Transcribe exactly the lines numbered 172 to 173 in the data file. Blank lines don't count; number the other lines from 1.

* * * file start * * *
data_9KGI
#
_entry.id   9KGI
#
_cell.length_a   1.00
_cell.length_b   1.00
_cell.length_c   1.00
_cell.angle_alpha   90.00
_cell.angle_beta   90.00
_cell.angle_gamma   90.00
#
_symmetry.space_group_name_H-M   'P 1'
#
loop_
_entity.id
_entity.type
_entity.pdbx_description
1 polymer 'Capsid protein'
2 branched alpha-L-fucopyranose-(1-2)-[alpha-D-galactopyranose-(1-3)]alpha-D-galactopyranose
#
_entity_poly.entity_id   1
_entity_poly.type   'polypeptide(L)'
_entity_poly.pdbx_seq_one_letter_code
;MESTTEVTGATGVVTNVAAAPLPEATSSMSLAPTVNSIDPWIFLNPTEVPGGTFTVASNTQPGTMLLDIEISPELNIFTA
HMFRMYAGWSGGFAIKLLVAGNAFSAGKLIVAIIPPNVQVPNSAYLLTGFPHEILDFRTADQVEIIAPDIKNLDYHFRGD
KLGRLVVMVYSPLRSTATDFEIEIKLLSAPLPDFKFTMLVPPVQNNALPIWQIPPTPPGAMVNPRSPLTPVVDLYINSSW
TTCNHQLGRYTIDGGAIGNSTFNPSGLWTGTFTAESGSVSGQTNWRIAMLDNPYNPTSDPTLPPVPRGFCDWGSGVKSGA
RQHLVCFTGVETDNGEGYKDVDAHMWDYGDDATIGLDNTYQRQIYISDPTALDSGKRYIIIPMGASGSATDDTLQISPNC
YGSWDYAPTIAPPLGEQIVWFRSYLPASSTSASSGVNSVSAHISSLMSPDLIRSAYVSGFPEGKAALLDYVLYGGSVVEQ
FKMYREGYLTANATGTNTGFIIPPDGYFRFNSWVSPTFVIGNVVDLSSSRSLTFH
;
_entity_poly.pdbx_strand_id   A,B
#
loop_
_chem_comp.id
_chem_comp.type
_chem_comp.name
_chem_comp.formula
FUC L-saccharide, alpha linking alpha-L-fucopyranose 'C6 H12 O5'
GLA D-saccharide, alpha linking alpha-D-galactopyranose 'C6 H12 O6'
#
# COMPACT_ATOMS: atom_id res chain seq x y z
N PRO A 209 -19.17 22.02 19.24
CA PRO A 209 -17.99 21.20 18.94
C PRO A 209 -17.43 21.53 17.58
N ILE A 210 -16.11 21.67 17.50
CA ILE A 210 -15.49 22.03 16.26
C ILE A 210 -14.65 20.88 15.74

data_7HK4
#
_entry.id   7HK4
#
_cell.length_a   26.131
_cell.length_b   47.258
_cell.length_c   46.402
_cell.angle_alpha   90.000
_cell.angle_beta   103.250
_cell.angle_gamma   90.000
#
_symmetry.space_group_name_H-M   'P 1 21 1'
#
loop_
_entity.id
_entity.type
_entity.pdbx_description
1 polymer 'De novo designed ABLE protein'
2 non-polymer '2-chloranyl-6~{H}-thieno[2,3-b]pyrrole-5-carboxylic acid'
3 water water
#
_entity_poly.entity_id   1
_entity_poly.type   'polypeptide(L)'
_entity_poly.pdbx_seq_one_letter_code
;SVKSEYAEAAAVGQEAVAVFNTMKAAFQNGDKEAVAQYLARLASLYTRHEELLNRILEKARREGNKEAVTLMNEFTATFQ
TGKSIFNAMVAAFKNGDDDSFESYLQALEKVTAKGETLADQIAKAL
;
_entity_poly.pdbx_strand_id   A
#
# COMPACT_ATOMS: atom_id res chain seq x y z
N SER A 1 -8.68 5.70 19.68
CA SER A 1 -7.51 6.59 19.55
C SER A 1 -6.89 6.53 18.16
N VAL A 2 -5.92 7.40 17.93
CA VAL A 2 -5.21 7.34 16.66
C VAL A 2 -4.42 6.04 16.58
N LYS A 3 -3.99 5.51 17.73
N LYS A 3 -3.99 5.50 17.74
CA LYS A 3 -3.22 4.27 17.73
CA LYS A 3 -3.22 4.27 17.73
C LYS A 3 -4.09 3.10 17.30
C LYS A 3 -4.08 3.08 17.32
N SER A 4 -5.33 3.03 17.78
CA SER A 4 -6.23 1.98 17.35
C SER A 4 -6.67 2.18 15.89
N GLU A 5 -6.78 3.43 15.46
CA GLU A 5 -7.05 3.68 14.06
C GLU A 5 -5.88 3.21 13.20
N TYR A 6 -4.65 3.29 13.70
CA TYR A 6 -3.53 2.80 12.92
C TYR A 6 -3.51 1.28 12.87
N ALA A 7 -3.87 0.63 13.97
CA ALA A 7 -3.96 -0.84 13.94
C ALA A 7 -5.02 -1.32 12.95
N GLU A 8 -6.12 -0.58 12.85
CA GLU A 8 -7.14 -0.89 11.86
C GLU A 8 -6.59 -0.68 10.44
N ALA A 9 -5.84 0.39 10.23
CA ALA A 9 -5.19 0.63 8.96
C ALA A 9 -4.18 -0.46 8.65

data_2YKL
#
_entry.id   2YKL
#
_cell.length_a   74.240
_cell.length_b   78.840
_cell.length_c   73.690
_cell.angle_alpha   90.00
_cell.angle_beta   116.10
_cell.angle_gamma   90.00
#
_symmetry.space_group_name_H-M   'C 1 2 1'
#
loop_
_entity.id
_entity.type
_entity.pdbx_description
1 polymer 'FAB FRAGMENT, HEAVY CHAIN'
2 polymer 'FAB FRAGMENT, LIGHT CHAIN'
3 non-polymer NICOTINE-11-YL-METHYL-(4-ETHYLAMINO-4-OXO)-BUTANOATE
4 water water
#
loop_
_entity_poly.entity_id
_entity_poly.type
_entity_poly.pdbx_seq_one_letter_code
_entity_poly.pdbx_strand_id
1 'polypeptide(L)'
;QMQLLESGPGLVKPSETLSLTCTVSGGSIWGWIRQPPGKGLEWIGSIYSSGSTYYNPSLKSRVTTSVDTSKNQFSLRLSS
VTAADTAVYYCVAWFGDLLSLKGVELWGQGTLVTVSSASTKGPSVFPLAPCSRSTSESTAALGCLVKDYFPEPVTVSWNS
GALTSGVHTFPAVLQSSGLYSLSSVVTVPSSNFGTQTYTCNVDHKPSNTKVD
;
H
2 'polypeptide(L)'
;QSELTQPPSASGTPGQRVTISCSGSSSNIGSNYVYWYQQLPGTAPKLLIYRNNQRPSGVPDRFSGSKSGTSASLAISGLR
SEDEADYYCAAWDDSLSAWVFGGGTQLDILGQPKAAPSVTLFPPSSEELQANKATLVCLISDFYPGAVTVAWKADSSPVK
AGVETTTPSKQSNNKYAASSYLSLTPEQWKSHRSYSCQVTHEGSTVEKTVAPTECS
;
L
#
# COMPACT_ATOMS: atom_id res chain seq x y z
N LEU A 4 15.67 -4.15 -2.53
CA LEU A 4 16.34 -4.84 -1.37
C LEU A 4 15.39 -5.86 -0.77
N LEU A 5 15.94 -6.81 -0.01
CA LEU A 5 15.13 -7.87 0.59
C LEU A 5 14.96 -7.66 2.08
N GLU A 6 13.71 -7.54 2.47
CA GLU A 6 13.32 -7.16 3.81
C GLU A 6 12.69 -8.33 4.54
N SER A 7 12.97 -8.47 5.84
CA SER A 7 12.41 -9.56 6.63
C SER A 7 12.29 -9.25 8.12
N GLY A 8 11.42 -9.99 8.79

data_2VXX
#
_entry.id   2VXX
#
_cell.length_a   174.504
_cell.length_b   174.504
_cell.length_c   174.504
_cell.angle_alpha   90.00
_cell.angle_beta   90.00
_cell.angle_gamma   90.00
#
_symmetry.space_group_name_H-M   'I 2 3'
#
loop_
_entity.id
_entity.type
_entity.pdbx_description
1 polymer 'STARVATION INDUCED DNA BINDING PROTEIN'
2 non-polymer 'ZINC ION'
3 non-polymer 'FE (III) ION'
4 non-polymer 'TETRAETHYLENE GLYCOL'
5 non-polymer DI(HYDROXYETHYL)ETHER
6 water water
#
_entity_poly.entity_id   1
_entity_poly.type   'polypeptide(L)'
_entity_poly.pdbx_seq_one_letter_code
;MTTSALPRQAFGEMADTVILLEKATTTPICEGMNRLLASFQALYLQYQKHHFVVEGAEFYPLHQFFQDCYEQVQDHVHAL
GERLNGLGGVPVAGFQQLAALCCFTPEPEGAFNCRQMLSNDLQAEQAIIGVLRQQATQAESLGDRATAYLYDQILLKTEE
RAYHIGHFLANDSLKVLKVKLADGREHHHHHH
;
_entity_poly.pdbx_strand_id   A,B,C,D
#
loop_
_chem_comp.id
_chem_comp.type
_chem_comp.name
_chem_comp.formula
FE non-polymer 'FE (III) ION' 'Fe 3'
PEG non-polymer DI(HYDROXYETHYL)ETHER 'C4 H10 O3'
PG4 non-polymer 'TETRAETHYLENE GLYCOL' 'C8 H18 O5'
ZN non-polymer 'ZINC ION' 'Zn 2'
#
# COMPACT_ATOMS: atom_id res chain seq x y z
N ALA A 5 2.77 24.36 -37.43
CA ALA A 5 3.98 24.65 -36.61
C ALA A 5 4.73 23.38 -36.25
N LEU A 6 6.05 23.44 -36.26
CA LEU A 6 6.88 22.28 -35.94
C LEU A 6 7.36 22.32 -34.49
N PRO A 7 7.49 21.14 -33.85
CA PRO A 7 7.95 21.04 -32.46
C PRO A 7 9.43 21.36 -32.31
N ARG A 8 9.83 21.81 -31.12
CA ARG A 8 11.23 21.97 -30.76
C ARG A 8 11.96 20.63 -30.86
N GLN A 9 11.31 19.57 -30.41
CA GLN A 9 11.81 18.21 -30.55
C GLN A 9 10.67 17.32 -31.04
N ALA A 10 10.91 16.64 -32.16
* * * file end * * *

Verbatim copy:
_cell.angle_gamma   90.00
#